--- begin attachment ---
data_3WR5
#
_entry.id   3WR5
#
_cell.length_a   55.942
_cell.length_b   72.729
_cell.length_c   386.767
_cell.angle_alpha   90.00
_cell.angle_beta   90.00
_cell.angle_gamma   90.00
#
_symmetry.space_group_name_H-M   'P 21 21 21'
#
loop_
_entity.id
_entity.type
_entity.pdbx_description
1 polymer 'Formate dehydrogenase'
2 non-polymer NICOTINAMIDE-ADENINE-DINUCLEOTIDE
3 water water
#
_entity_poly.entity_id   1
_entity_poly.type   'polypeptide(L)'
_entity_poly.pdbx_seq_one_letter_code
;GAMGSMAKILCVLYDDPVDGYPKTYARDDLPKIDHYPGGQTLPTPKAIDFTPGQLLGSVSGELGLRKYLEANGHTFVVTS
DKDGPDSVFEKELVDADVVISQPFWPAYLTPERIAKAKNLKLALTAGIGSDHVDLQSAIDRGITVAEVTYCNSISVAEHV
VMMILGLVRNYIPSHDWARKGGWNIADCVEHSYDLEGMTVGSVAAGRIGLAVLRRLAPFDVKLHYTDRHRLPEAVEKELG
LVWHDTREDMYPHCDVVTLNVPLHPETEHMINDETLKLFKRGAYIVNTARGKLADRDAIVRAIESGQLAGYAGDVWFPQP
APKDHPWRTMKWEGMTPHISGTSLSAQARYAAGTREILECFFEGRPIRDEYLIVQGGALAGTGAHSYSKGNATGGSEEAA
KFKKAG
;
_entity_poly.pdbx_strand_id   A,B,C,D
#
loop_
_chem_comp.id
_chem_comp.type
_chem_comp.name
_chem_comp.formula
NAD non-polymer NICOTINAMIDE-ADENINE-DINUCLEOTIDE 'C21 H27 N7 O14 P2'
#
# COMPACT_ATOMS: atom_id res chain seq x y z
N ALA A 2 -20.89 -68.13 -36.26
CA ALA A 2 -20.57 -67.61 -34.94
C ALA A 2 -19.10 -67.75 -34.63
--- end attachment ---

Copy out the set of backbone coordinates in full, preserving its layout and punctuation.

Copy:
data_3WR5
#
_entry.id   3WR5
#
_cell.length_a   55.942
_cell.length_b   72.729
_cell.length_c   386.767
_cell.angle_alpha   90.00
_cell.angle_beta   90.00
_cell.angle_gamma   90.00
#
_symmetry.space_group_name_H-M   'P 21 21 21'
#
loop_
_entity.id
_entity.type
_entity.pdbx_description
1 polymer 'Formate dehydrogenase'
2 non-polymer NICOTINAMIDE-ADENINE-DINUCLEOTIDE
3 water water
#
_entity_poly.entity_id   1
_entity_poly.type   'polypeptide(L)'
_entity_poly.pdbx_seq_one_letter_code
;GAMGSMAKILCVLYDDPVDGYPKTYARDDLPKIDHYPGGQTLPTPKAIDFTPGQLLGSVSGELGLRKYLEANGHTFVVTS
DKDGPDSVFEKELVDADVVISQPFWPAYLTPERIAKAKNLKLALTAGIGSDHVDLQSAIDRGITVAEVTYCNSISVAEHV
VMMILGLVRNYIPSHDWARKGGWNIADCVEHSYDLEGMTVGSVAAGRIGLAVLRRLAPFDVKLHYTDRHRLPEAVEKELG
LVWHDTREDMYPHCDVVTLNVPLHPETEHMINDETLKLFKRGAYIVNTARGKLADRDAIVRAIESGQLAGYAGDVWFPQP
APKDHPWRTMKWEGMTPHISGTSLSAQARYAAGTREILECFFEGRPIRDEYLIVQGGALAGTGAHSYSKGNATGGSEEAA
KFKKAG
;
_entity_poly.pdbx_strand_id   A,B,C,D
#
loop_
_chem_comp.id
_chem_comp.type
_chem_comp.name
_chem_comp.formula
NAD non-polymer NICOTINAMIDE-ADENINE-DINUCLEOTIDE 'C21 H27 N7 O14 P2'
#
# COMPACT_ATOMS: atom_id res chain seq x y z
N ALA A 2 -20.89 -68.13 -36.26
CA ALA A 2 -20.57 -67.61 -34.94
C ALA A 2 -19.10 -67.75 -34.63